Vattenfall Solar Team tests driver aptitude
The Vattenfall Solar Team today announced the three drivers who will take the wheel of the NunaX solar car during the solar racing world championship this autumn: the Bridgestone World Solar Challenge. At the Zandvoort race track in the Netherlands, the three brand-new drivers raced against each other today in their first training session. The winner will drive the NunaX solar car during the qualification race for the pole position in Australia.
The team consists of 16 students and has three drivers. These three students will be given the opportunity to guide the custom-made solar car of the Vattenfall Solar Team over the 3,000 kilometre course through the outback of Australia. They will be competing against some 52 other teams from all over the world, including four teams from Sweden, two teams from Germany and three teams from Great Britain. It is a prestigious but difficult job. Coming on the back of seven previous world championships, the drivers are under high pressure to win again this year.
The team's latest solar car, the NunaX, is still under construction, so the Nuna9 was taken out of storage specifically for the training race. Each driver drove one lap around the circuit in the winning solar car, for the best possible simulation of the conditions during the qualification race.
Description: The drivers of NunaX. Foto by Hans-Peter van Velthoven.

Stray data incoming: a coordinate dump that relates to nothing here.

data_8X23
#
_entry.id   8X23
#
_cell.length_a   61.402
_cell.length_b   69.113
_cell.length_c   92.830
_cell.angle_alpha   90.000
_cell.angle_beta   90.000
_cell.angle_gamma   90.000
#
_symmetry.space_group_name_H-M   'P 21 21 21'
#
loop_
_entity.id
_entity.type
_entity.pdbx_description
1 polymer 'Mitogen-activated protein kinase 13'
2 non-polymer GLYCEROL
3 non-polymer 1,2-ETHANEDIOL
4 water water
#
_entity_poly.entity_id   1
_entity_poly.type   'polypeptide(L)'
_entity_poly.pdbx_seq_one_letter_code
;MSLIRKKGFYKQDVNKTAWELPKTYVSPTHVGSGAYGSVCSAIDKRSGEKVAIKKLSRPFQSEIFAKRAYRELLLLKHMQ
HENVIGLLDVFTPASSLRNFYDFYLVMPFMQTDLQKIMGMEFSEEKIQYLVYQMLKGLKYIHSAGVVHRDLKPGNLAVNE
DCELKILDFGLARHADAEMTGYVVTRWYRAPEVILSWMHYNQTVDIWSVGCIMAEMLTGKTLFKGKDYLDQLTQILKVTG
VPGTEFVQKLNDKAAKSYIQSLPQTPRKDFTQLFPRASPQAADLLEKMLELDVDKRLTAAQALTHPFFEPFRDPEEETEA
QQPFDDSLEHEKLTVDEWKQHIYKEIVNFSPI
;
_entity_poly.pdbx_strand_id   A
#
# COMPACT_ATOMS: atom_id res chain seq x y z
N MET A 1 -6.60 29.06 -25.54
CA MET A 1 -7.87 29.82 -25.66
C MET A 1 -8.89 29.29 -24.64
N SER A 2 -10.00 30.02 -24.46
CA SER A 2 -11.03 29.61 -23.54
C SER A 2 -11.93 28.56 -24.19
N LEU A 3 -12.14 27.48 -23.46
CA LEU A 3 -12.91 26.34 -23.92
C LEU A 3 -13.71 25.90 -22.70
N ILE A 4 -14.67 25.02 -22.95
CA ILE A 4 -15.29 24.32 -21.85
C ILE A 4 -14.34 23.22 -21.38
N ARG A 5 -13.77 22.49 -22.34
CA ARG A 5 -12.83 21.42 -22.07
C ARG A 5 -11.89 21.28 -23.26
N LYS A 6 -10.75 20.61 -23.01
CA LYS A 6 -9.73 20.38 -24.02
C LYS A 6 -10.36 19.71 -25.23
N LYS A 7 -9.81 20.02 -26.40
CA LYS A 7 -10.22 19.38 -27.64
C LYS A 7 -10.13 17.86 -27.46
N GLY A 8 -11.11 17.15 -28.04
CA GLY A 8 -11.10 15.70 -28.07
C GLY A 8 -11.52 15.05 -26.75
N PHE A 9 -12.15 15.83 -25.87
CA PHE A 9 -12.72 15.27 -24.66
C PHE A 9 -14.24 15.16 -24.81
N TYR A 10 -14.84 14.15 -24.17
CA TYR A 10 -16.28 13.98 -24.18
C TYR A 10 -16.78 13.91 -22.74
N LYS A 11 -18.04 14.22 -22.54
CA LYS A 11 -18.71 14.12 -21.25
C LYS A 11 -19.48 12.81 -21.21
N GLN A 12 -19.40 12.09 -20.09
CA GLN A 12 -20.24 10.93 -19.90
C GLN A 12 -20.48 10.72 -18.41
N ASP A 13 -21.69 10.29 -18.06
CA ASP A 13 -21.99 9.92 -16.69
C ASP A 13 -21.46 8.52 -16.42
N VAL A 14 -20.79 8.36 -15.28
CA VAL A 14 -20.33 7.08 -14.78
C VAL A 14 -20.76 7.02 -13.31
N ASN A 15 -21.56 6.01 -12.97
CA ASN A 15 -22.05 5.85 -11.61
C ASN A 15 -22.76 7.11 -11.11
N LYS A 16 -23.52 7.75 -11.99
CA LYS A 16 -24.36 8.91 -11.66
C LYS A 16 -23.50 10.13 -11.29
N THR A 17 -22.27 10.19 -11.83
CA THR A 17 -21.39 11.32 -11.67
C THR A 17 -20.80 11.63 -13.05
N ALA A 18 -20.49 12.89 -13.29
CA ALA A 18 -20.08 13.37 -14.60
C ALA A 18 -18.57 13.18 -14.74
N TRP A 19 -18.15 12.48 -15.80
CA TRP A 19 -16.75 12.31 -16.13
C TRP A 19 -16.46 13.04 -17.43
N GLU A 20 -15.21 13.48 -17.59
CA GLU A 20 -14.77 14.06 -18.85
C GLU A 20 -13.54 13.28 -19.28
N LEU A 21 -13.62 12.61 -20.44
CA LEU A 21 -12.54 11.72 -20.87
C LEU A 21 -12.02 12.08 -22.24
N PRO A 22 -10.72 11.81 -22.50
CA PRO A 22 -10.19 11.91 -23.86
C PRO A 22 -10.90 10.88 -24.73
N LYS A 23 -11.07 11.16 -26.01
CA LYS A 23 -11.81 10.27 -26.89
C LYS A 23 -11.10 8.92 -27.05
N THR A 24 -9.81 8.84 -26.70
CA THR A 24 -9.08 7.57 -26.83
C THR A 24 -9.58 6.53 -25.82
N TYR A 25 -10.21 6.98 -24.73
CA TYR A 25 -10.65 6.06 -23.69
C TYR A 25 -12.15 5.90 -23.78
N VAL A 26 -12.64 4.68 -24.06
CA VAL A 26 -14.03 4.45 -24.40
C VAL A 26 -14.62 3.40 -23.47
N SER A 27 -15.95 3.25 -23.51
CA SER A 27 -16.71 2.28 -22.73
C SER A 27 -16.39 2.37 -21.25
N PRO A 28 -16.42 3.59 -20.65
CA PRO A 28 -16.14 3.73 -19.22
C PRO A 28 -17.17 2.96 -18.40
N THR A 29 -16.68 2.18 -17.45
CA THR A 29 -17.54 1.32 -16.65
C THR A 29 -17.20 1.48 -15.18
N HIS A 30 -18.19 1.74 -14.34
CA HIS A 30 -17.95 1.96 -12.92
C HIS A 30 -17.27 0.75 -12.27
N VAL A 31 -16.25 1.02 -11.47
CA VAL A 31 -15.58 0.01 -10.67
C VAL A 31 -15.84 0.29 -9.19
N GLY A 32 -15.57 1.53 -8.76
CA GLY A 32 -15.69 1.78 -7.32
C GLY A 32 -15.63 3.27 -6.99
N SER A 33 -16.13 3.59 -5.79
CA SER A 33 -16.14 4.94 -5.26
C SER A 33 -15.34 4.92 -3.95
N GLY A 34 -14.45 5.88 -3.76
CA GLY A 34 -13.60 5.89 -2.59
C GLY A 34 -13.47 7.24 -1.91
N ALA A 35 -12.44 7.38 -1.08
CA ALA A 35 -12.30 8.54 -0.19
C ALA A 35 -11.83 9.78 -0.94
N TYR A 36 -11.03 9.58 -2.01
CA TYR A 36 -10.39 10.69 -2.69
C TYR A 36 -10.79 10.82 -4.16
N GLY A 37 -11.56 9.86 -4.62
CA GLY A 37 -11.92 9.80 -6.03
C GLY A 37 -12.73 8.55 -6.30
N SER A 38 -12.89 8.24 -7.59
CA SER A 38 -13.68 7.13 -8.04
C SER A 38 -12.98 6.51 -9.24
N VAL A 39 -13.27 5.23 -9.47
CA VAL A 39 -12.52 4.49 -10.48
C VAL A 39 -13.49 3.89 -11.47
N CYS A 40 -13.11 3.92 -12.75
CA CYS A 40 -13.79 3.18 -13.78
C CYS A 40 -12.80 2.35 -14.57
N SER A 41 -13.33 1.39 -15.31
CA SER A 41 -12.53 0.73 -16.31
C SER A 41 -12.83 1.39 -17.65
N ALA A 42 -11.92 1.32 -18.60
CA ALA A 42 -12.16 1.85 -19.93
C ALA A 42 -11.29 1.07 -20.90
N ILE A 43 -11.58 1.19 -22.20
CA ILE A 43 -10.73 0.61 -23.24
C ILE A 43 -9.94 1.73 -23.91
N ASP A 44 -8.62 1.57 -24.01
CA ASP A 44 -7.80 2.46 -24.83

Team spirit is essential during the solar race. The team members must be able to rely on each other. The small, very light solar car will travel over public roads, protected by normal cars ahead and behind. The car behind the solar car, dubbed 'Mission Control', will be manned by students who know exactly what the weather conditions are and whether the traffic situation is safe. The Nuna driver depends on instructions from the teammates in that car. "Racing in Australia is teamwork", says team leader Maud Diepeveen. "The driver is behind the wheel, but they only do part of the job. The other team members travelling in the convoy define the strategy, keep an eye on the weather and clear away any obstacles, among other things."
Although the new drivers do not have any prior race experience, they do not have to start entirely from scratch. In line with tradition, previous Nuna drivers give the new drivers tips and advice. There is even a real driver academy within the team. The knowledge is passed on from one team to the next, now approaching the generation mark because the first solar car of the Vattenfall Solar Team raced in 2001.
Potential drivers for the Vattenfall Solar Team must fulfil a number of prerequisites. "First of all, you have to really like it", explains Max van der Waals, a driver and the team's aerodynamics expert. "Of course, we also look at the size of the drivers. The smaller the driver, the smaller we can make the canopy – the cockpit of our car – and the better the aerodynamics." Weight is also significant. According to the competition rules, the drivers must weigh at least 80 kg. Of course, they preferably should not weigh even a gram more. Max: "The only prerequisite is therefore that you don't weigh more than 80 kg." If a driver weighs less than 80 kg, the difference is made up with sandbags.
Description: Nuna9S on the Zandvoort Circuit. Foto by Hans-Peter van Velthoven
Setting a record
This was the first time that the official lap time of a solar car was recorded, so the time goes in the books as a record.